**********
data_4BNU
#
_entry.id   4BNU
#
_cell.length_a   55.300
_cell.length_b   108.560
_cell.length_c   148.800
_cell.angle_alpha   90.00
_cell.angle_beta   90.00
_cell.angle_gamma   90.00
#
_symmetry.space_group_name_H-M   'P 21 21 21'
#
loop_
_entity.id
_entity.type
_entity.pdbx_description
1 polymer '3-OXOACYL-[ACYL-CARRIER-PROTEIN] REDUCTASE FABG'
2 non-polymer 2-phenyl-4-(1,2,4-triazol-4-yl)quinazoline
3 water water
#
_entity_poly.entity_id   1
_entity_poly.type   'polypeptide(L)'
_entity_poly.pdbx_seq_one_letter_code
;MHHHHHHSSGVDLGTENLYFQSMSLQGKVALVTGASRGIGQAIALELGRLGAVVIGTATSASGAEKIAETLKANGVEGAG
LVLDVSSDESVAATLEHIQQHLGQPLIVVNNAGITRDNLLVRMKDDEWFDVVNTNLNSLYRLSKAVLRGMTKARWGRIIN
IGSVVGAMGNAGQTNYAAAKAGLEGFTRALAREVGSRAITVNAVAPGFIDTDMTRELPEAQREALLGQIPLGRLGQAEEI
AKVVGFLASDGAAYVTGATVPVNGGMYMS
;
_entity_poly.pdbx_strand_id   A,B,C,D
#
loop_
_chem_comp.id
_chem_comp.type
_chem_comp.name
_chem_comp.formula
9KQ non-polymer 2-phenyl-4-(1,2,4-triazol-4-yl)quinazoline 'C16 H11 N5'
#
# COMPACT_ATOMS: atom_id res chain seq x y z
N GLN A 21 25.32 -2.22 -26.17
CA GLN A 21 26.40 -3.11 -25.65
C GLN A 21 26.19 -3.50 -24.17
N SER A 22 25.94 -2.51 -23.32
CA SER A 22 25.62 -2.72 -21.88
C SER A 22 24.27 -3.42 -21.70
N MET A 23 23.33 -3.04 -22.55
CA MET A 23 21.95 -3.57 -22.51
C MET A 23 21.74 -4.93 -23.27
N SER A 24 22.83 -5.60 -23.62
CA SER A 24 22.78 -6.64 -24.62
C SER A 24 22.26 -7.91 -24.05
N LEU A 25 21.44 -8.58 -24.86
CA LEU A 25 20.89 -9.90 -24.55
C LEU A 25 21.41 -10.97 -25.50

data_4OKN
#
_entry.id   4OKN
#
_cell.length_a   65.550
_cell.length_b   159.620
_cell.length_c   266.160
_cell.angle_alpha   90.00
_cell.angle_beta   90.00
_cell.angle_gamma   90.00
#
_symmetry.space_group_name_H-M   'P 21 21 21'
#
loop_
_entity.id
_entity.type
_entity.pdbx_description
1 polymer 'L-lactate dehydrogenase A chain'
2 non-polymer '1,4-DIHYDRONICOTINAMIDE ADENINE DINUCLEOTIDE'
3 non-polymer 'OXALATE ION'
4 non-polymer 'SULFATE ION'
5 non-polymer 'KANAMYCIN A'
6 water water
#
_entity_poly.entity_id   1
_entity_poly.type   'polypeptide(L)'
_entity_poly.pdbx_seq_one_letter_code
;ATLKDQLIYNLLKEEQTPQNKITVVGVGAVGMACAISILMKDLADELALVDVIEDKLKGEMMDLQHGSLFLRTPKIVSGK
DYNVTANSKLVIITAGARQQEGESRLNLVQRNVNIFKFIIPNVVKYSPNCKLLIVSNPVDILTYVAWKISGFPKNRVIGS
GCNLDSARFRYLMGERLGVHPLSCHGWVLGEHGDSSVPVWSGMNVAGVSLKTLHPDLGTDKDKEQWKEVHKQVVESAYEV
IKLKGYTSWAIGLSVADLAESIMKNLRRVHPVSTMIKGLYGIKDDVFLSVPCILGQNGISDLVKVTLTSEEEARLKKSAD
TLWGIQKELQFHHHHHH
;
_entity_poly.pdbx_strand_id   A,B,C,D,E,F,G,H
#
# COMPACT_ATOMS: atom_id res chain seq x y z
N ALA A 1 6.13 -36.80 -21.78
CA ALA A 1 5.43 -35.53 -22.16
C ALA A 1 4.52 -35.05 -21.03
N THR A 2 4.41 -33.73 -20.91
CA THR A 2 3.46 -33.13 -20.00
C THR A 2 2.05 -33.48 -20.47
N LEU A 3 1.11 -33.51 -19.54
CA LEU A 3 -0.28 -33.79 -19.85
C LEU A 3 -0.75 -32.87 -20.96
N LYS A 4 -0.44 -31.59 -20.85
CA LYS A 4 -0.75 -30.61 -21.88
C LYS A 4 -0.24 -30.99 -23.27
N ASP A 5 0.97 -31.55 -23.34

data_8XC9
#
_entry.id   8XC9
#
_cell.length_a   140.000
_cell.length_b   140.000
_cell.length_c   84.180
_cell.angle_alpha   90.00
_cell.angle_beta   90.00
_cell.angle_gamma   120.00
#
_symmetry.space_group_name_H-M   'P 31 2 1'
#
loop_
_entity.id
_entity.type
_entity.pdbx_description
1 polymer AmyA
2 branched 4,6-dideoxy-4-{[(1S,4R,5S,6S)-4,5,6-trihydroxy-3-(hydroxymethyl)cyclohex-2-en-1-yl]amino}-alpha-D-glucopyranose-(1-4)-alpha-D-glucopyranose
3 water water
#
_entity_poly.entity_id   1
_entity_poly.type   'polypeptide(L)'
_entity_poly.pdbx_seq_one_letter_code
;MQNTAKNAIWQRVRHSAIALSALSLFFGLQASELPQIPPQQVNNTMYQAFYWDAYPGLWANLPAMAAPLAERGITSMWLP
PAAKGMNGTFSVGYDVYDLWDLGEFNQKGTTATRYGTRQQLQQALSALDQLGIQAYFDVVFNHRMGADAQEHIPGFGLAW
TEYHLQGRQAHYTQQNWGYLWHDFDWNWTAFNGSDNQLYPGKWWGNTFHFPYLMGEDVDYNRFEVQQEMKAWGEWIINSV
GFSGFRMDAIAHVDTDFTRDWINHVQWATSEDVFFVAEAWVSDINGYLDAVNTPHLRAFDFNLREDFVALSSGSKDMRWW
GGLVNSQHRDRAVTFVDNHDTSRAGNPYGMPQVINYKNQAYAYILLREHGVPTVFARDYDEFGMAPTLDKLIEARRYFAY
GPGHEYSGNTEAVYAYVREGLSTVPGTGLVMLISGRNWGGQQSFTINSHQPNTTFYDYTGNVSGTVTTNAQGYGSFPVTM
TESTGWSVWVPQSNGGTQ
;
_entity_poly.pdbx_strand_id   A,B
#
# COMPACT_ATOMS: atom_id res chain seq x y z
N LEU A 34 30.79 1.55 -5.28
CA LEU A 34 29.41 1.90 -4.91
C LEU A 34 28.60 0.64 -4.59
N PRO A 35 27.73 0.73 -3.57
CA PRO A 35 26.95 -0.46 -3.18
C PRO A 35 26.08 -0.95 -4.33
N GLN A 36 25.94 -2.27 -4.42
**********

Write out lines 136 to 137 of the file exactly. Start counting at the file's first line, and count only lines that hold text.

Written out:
_entity_poly.pdbx_strand_id   A,B
#